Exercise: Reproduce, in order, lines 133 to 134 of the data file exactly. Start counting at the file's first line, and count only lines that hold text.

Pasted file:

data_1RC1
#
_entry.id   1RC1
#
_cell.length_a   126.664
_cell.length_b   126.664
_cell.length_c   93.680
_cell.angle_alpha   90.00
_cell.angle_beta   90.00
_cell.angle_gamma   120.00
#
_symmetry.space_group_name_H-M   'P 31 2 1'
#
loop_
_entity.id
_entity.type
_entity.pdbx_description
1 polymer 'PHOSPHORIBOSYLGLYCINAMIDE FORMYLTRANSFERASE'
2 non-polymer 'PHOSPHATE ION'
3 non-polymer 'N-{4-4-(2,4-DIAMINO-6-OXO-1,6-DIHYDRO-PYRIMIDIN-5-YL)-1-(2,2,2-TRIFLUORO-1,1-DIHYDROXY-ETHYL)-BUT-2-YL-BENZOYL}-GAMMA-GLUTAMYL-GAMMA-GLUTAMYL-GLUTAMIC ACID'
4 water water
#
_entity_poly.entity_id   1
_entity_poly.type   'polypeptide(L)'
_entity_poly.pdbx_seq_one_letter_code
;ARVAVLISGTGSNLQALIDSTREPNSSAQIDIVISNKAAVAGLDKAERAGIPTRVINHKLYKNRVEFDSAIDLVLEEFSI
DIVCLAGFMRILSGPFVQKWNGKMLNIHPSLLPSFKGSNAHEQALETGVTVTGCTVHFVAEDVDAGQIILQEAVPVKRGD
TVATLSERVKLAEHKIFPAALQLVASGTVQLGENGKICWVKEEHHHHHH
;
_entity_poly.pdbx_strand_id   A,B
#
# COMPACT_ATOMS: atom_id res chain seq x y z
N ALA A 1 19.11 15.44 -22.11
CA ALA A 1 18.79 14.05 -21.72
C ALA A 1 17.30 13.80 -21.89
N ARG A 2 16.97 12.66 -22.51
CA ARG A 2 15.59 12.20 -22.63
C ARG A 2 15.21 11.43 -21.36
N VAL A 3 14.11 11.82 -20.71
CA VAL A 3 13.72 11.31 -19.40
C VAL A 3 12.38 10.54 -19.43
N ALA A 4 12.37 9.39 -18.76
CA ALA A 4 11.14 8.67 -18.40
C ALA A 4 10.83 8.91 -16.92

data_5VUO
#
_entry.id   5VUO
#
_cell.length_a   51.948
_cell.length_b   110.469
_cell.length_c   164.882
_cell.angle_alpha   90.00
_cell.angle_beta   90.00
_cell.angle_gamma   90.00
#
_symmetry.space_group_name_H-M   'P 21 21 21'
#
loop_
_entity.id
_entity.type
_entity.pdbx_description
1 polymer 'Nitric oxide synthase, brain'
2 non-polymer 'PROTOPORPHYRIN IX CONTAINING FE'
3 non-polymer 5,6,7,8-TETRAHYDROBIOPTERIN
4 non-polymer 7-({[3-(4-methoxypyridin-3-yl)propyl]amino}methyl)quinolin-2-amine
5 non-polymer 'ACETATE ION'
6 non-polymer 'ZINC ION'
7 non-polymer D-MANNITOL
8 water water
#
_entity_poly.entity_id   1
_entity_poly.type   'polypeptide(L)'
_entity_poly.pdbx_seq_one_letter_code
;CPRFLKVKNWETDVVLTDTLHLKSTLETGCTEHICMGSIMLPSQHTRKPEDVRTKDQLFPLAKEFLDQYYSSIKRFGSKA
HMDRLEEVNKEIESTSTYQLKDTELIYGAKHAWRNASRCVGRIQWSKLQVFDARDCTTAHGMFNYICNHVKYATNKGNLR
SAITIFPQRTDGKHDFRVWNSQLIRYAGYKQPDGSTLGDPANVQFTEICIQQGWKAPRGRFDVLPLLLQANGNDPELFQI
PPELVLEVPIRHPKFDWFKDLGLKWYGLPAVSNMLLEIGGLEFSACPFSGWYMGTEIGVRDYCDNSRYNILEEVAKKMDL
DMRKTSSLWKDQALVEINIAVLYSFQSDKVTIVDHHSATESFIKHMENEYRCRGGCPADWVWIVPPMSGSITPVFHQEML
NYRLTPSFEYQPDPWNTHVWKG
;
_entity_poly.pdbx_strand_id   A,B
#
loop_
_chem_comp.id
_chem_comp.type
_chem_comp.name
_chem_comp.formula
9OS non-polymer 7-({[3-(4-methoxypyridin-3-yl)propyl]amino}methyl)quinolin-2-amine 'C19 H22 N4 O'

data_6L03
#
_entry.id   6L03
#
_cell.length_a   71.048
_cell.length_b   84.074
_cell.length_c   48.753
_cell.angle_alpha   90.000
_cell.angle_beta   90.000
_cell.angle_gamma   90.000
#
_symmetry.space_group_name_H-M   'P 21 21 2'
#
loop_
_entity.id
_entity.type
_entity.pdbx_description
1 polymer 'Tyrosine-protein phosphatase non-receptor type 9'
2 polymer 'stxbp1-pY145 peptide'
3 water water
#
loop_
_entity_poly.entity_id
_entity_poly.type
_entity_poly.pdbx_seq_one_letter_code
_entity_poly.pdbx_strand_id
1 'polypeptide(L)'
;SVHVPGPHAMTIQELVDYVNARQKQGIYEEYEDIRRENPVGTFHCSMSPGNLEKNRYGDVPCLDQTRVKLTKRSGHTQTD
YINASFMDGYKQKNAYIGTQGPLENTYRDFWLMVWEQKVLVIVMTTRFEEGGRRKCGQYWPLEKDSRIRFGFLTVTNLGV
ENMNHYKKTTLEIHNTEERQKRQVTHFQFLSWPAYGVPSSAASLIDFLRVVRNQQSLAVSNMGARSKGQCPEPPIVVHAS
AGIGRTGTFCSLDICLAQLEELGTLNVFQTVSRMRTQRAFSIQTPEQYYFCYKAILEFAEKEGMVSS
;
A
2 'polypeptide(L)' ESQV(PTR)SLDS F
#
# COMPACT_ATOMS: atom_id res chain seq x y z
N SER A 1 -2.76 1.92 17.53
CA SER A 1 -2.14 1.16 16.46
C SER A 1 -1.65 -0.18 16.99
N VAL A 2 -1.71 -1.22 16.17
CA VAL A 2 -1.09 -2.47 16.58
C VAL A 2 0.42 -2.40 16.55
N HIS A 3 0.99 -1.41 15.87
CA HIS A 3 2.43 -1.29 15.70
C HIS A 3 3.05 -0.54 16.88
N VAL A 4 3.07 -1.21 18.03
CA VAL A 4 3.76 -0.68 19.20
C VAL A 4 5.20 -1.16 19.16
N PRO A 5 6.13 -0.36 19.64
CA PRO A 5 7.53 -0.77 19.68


C HIS A 3 3.05 -0.54 16.88
N VAL A 4 3.07 -1.21 18.03